From Volume 36, Issue 33 of EIR Online, Published Aug. 28, 2009

Ibero-American News Digest

Soros Wins a Round; Mexico Decriminalizes 'Personal' Drug Use

Aug. 21 (EIRNS)—After stalling for several months, Mexico's Calderón government buckled to Dope, Inc.'s "lead or silver" terror tactics, and promulgated yesterday the so-called "narco-retail" law, which decriminalizes "personal consumption" of seven different flavors of narcotics (from opium to LSD). Government officials insist that the law, passed by both chambers of Congress in the last week of April, and now finally approved by President Felipe Calderón, strengthens the government's ability to prosecute small-scale retailers, and beefs up treatment, but the law is clear: People caught with 2 grams of opium, 50 mg of heroin, 5 g of marijuana, 500 mg of cocaine, 0.015 mg of LSD, or 40 mg of methamphetamines, Ecstasy, or the psychedelic/stimulant MDA, cannot be arrested, if they claim it's for "personal use."

The law marks an important step forward in British-backed drug-pusher George Soros's drive to legalize dope throughout the Americas. Argentina's Supreme Court is expected to open the door to decriminalization on Aug. 25.

Soros's pushers were delighted with Mexico's new decrim law. His main-line man, Drug Policy Alliance executive director Ethan Nadelmann, on Aug. 21, quickly praised the law as "a step in the right direction," saying that "Mexico is trying to make the right choice on law enforcement priorities; it's time for the United States to do the same."

The London-controlled Dope, Inc. apparatus, for which Soros employee Nadelmann is a leading spokesman, has always had the United States as the principal target of its new opium war.

The Marijuana Policy Project also welcomed the Mexican capitulation, noting that the Bush Administration had pressured Mexico during the former Fox government to veto a similar law, but "we have not seen the same pressure from the Obama Administration this time around." They also note that Mexican Ambassador to the U.S. Arturo Sarukhan last April called for a debate on legalization in the U.S. as well.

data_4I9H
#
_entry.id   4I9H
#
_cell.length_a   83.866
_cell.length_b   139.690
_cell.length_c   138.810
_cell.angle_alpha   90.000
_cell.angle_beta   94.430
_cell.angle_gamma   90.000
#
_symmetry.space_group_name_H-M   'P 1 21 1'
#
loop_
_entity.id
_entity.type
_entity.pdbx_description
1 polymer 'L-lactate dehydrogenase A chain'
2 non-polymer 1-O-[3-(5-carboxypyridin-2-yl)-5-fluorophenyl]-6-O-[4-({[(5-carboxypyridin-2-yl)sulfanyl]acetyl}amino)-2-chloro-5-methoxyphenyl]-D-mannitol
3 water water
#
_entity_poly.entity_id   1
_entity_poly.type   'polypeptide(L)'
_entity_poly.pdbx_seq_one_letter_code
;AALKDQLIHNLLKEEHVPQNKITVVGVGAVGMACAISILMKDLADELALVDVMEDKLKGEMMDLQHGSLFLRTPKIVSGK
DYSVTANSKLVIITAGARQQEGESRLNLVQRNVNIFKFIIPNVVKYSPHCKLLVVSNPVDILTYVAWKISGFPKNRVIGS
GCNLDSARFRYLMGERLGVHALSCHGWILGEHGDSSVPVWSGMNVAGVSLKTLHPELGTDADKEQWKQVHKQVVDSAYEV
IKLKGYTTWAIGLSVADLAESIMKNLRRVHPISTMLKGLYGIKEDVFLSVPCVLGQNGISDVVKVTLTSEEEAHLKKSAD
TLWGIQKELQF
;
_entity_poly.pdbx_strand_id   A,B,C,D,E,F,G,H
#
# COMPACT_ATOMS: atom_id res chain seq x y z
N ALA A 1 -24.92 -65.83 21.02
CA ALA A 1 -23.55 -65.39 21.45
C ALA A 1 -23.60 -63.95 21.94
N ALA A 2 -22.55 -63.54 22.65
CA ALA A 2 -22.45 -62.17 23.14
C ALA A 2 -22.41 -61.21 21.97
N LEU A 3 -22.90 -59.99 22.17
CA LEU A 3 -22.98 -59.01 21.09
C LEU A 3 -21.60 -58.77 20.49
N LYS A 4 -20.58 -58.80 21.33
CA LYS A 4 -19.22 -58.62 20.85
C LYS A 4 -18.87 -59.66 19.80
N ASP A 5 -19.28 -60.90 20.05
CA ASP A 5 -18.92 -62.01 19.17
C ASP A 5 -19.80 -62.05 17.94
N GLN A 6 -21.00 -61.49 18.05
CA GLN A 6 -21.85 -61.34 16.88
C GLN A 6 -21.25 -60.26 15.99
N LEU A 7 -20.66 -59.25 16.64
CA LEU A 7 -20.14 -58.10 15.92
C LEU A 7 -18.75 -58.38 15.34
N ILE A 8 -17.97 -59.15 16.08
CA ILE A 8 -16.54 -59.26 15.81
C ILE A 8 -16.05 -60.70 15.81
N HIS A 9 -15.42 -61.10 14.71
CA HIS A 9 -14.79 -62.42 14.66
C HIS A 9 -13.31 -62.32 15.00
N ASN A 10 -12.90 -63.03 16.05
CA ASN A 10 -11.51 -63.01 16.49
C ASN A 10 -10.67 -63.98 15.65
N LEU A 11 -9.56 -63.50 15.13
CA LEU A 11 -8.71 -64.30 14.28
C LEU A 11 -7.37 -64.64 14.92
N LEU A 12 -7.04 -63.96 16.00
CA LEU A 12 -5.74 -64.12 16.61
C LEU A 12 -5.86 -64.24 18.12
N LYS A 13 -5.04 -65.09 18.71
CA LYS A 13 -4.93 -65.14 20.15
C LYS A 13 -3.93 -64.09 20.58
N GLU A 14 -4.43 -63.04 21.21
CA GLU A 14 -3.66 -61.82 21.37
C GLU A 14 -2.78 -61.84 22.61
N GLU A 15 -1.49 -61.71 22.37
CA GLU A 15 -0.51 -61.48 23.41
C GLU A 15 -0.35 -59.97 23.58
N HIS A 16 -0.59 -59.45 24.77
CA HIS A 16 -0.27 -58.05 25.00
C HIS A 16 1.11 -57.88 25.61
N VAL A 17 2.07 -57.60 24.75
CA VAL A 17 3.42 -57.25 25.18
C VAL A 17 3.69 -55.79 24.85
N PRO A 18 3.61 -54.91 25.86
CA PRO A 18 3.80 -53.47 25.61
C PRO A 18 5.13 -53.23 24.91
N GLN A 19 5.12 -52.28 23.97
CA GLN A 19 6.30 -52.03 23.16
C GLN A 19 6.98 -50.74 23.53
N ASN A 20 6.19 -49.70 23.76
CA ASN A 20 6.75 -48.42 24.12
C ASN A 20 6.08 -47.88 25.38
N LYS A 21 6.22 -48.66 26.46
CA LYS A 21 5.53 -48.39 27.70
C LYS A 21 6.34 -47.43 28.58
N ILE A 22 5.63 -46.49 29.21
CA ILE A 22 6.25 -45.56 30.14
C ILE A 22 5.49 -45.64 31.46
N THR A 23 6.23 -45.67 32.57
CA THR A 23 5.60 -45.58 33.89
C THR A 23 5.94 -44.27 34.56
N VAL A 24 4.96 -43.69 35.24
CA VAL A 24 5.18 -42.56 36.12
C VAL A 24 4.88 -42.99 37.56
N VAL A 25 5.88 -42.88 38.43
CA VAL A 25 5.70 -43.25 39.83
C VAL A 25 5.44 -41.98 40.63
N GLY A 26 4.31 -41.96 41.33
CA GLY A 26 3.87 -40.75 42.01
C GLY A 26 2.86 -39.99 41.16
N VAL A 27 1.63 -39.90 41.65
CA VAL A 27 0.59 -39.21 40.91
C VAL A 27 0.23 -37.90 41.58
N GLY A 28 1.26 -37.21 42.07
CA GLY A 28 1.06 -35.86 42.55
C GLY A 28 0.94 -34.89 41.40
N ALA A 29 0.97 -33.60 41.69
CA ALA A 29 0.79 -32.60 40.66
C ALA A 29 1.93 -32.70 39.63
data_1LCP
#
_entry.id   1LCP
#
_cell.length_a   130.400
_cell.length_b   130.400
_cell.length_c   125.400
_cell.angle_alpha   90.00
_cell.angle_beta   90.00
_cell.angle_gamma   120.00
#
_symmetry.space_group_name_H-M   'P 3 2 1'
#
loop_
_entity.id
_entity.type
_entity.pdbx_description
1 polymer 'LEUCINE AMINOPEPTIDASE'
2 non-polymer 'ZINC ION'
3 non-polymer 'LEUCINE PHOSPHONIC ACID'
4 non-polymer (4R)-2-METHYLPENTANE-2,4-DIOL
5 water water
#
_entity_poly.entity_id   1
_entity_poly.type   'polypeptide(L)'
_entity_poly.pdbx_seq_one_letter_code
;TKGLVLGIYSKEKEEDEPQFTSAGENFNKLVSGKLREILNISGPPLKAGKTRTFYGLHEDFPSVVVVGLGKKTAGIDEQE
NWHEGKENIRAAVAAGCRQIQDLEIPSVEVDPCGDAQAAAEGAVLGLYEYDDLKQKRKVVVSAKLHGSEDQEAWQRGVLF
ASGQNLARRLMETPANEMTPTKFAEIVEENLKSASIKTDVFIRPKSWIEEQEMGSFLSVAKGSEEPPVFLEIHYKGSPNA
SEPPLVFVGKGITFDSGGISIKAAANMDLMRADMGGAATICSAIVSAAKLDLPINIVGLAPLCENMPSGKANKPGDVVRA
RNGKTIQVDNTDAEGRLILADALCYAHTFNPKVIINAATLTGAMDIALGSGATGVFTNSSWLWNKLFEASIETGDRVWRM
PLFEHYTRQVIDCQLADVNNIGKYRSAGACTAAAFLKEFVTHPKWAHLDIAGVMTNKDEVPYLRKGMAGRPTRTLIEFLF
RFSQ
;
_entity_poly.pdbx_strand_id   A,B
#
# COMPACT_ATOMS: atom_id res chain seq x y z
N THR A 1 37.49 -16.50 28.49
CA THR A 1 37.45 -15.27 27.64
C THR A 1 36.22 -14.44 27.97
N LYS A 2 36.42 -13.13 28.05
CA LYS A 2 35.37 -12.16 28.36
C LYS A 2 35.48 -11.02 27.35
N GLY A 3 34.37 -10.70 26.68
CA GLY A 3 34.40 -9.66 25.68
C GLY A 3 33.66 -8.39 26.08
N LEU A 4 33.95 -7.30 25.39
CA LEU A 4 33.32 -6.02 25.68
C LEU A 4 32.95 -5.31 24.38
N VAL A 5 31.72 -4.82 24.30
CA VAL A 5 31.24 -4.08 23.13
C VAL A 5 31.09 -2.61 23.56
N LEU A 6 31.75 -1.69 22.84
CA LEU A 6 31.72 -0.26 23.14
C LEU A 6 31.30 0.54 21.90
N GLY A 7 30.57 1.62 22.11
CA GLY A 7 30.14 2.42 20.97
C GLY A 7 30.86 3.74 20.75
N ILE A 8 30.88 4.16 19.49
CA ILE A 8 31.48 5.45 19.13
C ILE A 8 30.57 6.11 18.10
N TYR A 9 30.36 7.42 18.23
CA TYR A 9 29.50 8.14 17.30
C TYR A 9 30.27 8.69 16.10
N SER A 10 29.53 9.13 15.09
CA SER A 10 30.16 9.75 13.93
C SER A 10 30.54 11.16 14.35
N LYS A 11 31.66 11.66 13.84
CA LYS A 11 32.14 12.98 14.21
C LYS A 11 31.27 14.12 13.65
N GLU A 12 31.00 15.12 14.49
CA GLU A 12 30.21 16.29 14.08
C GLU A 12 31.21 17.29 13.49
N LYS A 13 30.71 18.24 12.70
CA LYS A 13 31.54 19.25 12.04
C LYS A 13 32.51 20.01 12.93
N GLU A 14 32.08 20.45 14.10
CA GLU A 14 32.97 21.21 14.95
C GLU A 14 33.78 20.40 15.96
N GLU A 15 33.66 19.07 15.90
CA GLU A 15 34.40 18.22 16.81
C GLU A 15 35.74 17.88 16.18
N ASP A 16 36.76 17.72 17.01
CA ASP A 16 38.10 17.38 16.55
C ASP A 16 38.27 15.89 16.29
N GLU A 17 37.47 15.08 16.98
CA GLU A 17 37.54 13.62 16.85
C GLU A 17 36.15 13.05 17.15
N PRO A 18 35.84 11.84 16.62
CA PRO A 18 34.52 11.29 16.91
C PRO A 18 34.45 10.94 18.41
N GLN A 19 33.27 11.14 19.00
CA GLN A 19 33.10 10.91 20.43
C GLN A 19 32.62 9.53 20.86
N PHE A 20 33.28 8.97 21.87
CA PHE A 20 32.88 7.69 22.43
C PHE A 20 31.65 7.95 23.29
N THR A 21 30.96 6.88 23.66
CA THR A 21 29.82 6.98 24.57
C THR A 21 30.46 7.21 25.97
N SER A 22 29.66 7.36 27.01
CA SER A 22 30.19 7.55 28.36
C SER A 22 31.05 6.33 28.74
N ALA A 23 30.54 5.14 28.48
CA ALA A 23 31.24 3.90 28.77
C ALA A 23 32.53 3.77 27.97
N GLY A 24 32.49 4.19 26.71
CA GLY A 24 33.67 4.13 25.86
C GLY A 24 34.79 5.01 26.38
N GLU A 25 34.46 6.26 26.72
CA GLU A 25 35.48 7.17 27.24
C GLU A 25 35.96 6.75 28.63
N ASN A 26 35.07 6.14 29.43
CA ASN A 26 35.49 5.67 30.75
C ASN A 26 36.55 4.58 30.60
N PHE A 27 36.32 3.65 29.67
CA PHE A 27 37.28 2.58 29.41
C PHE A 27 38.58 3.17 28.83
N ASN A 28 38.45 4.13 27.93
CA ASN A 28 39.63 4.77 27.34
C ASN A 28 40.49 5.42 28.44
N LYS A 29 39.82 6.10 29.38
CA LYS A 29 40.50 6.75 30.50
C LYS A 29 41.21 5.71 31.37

As Allen St. Pierre, chief honcho at the National Organization for the Reform of Marijuana Laws (NORML), pointed out, "Mexico joins Portugal as only the second country in the world to legalize personal amounts of a wide range of narcotics."

Brazil's Cardozo Boosts Soros Agenda

Aug. 23 (EIRNS)—Brazilian ex-President Fernando Henrique Cardoso, one of three former Ibero-American heads of state who are part of George Soros's Latin American Commission on Drugs and Democracy, on Aug. 22, stated that "imagining a world without drugs is a difficult objective to reach. Humanity always used some kind of drugs. So it's like imagining a world without sex." The 78-year-old ex-President made these remarks at the founding meeting of the Brazilian branch of Soros's Latin American Commission on Drugs and Democracy (LACDD), the Brazilian Commission on Drugs and Democracy.

Mexico Faces 'Explosive' Social Crisis, Legislator Warns

Aug. 19 (EIRNS)—Mexico's economic crisis has brought the country dangerously close to a social explosion, warned Carlos Navarrete, head of the Party of the Democratic Revolution (PRD) bloc in the Senate.

Navarrete was speaking Aug. 18 at a business forum sponsored by the National Autonomous University (UNAM), where UNAM dean José Narro Robles, had expressed concern that the economic crisis could easily unleash a social one, and called for a new economic model to be applied. Slashing the budget isn't a solution, he said.